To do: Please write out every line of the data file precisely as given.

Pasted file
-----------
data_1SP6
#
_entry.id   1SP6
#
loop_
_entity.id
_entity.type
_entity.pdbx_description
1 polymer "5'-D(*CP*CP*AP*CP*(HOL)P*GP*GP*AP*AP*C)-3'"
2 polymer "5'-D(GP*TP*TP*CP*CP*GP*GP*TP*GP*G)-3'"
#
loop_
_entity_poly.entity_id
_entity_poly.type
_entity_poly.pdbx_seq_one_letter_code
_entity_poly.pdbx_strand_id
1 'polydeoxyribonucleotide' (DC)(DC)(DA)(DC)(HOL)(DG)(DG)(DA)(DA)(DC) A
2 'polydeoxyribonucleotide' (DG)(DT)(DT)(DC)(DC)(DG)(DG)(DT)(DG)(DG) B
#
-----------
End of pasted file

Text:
data_1SP6
#
_entry.id   1SP6
#
loop_
_entity.id
_entity.type
_entity.pdbx_description
1 polymer "5'-D(*CP*CP*AP*CP*(HOL)P*GP*GP*AP*AP*C)-3'"
2 polymer "5'-D(GP*TP*TP*CP*CP*GP*GP*TP*GP*G)-3'"
#
loop_
_entity_poly.entity_id
_entity_poly.type
_entity_poly.pdbx_seq_one_letter_code
_entity_poly.pdbx_strand_id
1 'polydeoxyribonucleotide' (DC)(DC)(DA)(DC)(HOL)(DG)(DG)(DA)(DA)(DC) A
2 'polydeoxyribonucleotide' (DG)(DT)(DT)(DC)(DC)(DG)(DG)(DT)(DG)(DG) B
#